So while I do feel a little worried that this activity might be a symptom of Psycho Parent Syndrome, I am really excited to watch Katelyn and Ryan on the ice today, if they make it that far. We'll have fun today. And if she's not, we'll leave. That doesn't sound psycho at all.

Book Review: Mudbound

Hillary Jordan's Mudbound is a poignant literary novel that takes places in the Mississippi Delta during the Jim Crow era. Laura's husband, Henry, decides to uproot their comfortable town life and buy a farm in a rural area 40 miles from Greenville. New at the profession and the way of life, the white family develops a relationship with one of their black sharecropping families, the Jacksons. As a result of the deep-rooted racism in the region, the families' bond is defined by necessity rather than kindness or companionship.

Laura dislikes her new life and her father-in-law, who lives with them (and has a history with the KKK). She resents Henry for buying the farm without taking her happiness into consideration. Her despondency  and the racial tension between the two families are manifested when Henry's younger brother, Jamie, comes to live with the family. He is haunted by his experience as a bomber pilot in the European theatre of World War II.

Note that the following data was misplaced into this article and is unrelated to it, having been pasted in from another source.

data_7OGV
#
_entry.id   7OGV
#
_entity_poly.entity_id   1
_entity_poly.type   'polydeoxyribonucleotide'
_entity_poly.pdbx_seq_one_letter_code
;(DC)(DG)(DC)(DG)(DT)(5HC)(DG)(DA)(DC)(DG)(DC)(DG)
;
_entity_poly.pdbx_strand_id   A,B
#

Wednesday, November 16, 2011

ATRA Update

The headaches and nausea have faded.Only five more days of the ATRA pills and then I have a 2.5 month break from chemotherapy. Just in time for the holidays!

Thursday, November 10, 2011

Reaction to "If I Die Young" by The Band Perry

Last night at the CMA Awards, The Band Perry won Best Single of the Year for the song, "If I die Young."

The song was released in the Mainstream Top 40 in May, a little over a week after I arrived home from my 40-day hospital stay. Somehow, despite its triple platinum success, I didn't hear it for the first time until this fall. It came on the radio as I was driving home from an appointment with my oncologist. I sobbed as I listened to the words: